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Massive Change and the City
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In conjunction with the Massive Change exhibit that recently ended in Chicago, the Museum of Contemporary Art and the City of Chicago Department of the Environment organized a one-day symposium that brought together experts in urbanization, energy, evolution, information, wealth and politics. The symposium explored the impact of urban life around the world, and laid out visions for a sustainable urban future. Sustainable cities will be built from a mix of the disciplines these changemakers are armed with. We asked each of them the same question, and they gave us a really diverse, yet complementary set of answers.

What tool, model or idea do you see as being the key to bright green cities?

BruceMau.jpg Bruce Mau is the creative director of Bruce Mau Design, Inc. and a founder of the Institute without Boundaries.

It needs to be education. Education is the way to solve these kinds of problems because of the resistance of an installed adult population. If we design ways for kids to first of all engage with life itself, as E.O. Wilson suggests, to actually engage with living things and living systems and not be completely separate, and secondly to build ways for that to be a part of education in society, they start being green from the base instead of as an extra goal. That is a very different idea.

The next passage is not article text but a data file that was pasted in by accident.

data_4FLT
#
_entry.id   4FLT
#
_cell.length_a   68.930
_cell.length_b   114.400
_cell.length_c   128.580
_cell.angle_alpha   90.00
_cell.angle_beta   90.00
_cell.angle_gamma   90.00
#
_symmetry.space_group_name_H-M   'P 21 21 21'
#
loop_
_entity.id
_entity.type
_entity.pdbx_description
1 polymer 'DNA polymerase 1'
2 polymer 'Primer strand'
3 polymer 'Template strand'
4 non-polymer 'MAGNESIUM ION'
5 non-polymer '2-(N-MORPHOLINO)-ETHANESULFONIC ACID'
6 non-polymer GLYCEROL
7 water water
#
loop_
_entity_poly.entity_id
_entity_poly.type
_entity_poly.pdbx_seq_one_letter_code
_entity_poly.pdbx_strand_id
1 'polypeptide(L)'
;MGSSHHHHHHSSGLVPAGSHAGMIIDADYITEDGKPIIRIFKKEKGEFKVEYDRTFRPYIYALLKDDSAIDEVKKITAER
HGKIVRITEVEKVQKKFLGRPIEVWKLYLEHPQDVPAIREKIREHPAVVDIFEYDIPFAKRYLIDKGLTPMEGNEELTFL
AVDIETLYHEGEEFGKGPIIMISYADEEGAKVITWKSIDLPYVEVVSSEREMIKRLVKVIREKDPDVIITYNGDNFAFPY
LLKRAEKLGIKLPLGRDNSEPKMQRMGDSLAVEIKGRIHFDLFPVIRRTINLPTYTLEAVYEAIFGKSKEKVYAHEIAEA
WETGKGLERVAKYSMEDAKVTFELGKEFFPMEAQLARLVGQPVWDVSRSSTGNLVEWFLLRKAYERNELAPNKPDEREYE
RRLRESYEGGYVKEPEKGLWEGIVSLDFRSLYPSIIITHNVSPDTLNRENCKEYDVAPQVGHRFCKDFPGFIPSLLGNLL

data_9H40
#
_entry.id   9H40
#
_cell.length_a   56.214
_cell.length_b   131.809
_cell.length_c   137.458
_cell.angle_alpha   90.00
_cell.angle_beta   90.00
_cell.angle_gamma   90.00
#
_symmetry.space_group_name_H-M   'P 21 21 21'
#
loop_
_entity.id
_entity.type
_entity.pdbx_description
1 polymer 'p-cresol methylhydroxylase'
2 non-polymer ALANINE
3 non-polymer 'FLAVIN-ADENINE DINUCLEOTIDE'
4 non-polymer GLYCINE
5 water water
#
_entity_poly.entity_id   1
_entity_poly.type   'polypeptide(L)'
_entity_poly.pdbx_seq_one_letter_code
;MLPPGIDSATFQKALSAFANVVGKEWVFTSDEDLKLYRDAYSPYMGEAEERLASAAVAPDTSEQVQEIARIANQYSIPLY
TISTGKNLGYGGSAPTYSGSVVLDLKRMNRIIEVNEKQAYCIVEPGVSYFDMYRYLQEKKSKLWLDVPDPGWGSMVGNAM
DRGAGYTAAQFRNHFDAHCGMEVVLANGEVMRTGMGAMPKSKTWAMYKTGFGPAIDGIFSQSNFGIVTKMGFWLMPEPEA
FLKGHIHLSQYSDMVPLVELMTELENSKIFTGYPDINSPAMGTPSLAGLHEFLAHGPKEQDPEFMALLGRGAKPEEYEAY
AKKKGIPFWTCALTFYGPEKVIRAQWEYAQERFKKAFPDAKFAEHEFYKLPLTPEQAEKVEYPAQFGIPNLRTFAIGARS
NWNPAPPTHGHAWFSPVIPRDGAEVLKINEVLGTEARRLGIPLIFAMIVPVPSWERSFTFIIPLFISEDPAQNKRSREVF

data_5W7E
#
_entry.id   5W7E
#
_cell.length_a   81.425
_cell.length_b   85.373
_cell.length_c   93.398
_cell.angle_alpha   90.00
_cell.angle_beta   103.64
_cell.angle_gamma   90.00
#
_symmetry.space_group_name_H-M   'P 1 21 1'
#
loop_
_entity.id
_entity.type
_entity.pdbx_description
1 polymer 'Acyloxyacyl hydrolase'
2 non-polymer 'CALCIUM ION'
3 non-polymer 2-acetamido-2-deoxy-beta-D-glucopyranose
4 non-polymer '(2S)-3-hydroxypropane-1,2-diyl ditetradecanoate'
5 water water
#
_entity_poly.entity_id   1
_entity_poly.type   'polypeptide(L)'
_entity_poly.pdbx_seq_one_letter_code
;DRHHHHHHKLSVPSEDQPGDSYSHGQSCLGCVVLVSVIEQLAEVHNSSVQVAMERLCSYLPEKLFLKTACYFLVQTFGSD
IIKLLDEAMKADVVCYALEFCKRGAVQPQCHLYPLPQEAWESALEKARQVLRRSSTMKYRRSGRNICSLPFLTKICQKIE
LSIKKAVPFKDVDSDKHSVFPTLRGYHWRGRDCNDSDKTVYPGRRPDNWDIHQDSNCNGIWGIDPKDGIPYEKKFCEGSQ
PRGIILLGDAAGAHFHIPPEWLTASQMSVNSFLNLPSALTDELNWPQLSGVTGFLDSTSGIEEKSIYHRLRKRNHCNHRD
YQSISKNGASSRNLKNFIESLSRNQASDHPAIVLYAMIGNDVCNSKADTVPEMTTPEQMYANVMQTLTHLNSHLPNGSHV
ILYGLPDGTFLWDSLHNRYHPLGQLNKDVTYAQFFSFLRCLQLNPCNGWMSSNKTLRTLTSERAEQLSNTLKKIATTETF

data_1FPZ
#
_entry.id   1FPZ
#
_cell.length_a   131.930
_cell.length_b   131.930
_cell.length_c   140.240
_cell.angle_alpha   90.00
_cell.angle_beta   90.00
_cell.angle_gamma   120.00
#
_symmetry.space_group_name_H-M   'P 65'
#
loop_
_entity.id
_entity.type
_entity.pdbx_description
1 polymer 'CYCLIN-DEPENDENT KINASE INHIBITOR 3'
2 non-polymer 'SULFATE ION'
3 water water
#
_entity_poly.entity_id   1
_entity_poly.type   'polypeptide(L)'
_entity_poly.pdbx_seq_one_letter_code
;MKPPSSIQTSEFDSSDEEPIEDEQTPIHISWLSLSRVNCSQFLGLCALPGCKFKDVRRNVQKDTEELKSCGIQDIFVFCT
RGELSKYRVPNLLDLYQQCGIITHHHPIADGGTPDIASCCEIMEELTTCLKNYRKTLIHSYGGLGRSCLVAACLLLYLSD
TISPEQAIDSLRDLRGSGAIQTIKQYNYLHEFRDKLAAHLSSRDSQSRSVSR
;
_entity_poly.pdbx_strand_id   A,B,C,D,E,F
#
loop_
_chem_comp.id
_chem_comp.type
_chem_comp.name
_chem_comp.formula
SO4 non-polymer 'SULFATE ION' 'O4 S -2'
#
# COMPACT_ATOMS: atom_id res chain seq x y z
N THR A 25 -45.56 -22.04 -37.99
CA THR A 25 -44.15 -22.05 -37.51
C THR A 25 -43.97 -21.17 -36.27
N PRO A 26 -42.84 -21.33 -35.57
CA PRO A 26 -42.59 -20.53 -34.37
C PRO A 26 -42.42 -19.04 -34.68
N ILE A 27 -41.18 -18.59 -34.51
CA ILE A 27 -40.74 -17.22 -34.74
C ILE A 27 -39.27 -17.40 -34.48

jimmy_wales.jpg Jimmy Wales is the founder and Chair of the Board of Trustees of the Wikimedia Foundation, a non-profit corporation that operates Wikipedia and other projects.

The thing that I see being critically important is understanding how the radical changes that we are seeing to our telecommunications infrastructure—the ability of billions of people to communicate—can and should impact our understanding of intellectual property away from a model of very long term, very draconian copyright protections to a model that is really more about sharing information, not locking it up. Understanding the deep impact that the information commons can and will have, as long as we don't get in the way of it. We see this in a lot of different areas from copyright terms that keep getting longer and longer to protect Disney, and the abuse of the patent system in areas like software, where it is easily demonstrable even to the big players in this business that software patents are not a tool to encourage innovation. They are a tool that heavily stifles innovation. We see Microsoft's great innovations, and I give them credit for this, were not built on the patent model at all. Now that they are the dominant player and trying to defend themselves and they are not very innovative anymore, they are patenting out to stop everybody else from coming into that market. For me, the big issue is that our old understanding of intellectual property law really has to change radically.

John_Todd.jpg John Todd is the founder of John Todd Ecological Design and the president of Ocean Arks International, which focuses on restoring municipal and industrial wastewater.